Trump aide: ‘We’re not going to control the pandemic’

Washington-DC

President Donald Trump arrives for a campaign rally at Robeson County Fairgrounds, Saturday, Oct. 24, 2020, in Lumberton, N.C. (AP Photo/Evan Vucci)

LONDONDERRY, N.H. (AP) — The coronavirus has reached the upper echelons of the White House again, with an outbreak among aides to Vice President Mike Pence just over a week from Election Day. A top White House official declared: “We’re not going to control the pandemic.”

Officials on Sunday also scoffed at the notion of Pence dialing back in-person campaigning despite positive tests among several people in his office. Pence, who leads the White House’s coronavirus task force, was back out on the road Sunday and has an aggressive travel schedule planned for the final days of the campaign.

White House chief of staff Mark Meadows, pressed to explain why the pandemic cannot be reined in, said, “Because it is a contagious virus just like the flu.” He told CNN’s ”State of the Union” that the government was focused on getting effective therapeutics and vaccines to market.

Pence, who tested negative on Sunday, according to his office, held a rain-soaked early evening rally in Kinston, North Carolina, a state that Trump won in 2016 and is crucial to his reelection hopes.

The vice president had a shout-out for supporters who braved what he called “this night of tempest, to stand in the rain and stand firm” for Trump. He gave no nod to the coronavirus infection rippling through his staff, and dismissed Democrat Joe Biden’s description of the COVID-19 threat as an unwarranted dose of gloom and doom.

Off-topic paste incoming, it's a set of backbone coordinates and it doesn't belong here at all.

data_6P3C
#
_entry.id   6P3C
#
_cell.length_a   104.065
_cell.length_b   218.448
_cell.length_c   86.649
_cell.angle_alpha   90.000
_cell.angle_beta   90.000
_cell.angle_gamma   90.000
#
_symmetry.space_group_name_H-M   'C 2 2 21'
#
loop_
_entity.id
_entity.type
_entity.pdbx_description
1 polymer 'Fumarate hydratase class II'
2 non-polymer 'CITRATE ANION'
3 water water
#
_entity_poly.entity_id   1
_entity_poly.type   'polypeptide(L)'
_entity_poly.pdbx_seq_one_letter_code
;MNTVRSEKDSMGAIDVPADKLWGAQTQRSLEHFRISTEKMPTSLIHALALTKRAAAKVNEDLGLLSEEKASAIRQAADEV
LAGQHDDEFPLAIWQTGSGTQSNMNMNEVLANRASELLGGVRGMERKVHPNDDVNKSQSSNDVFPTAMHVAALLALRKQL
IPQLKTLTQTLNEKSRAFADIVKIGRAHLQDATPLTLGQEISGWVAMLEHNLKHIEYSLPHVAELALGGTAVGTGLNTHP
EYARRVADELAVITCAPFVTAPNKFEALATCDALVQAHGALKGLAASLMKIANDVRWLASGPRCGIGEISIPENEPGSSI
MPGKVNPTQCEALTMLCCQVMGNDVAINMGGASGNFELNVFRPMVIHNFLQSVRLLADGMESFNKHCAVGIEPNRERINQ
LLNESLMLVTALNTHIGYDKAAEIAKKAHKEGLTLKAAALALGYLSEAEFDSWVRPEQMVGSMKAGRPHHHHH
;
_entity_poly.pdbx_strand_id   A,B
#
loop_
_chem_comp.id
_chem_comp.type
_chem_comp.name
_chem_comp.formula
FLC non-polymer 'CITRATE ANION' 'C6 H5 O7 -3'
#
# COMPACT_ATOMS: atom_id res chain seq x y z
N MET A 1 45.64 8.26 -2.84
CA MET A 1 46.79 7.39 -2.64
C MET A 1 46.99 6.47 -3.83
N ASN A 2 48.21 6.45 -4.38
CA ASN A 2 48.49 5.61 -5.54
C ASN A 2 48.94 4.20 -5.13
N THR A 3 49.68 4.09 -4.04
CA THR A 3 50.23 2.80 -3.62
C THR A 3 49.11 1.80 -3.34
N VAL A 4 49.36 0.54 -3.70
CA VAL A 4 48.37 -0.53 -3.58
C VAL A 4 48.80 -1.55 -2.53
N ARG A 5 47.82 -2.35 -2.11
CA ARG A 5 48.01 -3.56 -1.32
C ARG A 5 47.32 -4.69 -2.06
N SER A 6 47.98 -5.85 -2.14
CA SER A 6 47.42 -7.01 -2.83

The president, for his part, rallied backers in New Hampshire and visited an orchard in Levant, Maine, where he signed autographs and assured a crush of mostly unmasked supporters that a “red wave” was coming on Nov. 3. He and first lady Melania Trump wrapped up the busy weekend by hosting costumed children for a socially distanced Halloween trick-or-treating on the White House grounds.

Biden attended church and participated in a virtual get-out-the-vote concert. He said in a statement that Meadows was effectively waving “the white flag of defeat” and “a candid acknowledgement of what President Trump’s strategy has clearly been from the beginning of this crisis.”

In a brief exchange with reporters before the orchard visit, Trump demurred when asked if Pence should step off the campaign trail as a precaution. “You’d have to ask him,” Trump said.

The White House said none of the staff traveling with Trump on Sunday had been in close contact with any individuals in the vice president’s office who had tested positive. But public health experts said that Pence’s decision to keep up in-person campaigning was flouting common sense.

Lawrence Gostin, a public health expert at Georgetown University’s law school, said Pence in his decision to forgoing quarantine was violating his own task force’s recommendations.

“It’s one standard for the vice president and another for all the rest of us,” Gostin said.

The U.S. set a daily record Friday for new confirmed coronavirus infections and nearly matched it Saturday with 83,178, data published by Johns Hopkins University shows. Close to 8.6 million Americans have contracted the coronavirus since the pandemic began, and about 225,000 have died; both totals are the world’s highest. About half the states have seen their highest daily infection numbers so far at some point in October.

Trump, campaigning in Londonderry, New Hampshire, said the rising rate of infections was nothing to be concerned about. ”You know why we have cases so much?”′ Trump asked a shoulder-to-shoulder crowd. “Because all we do is test.”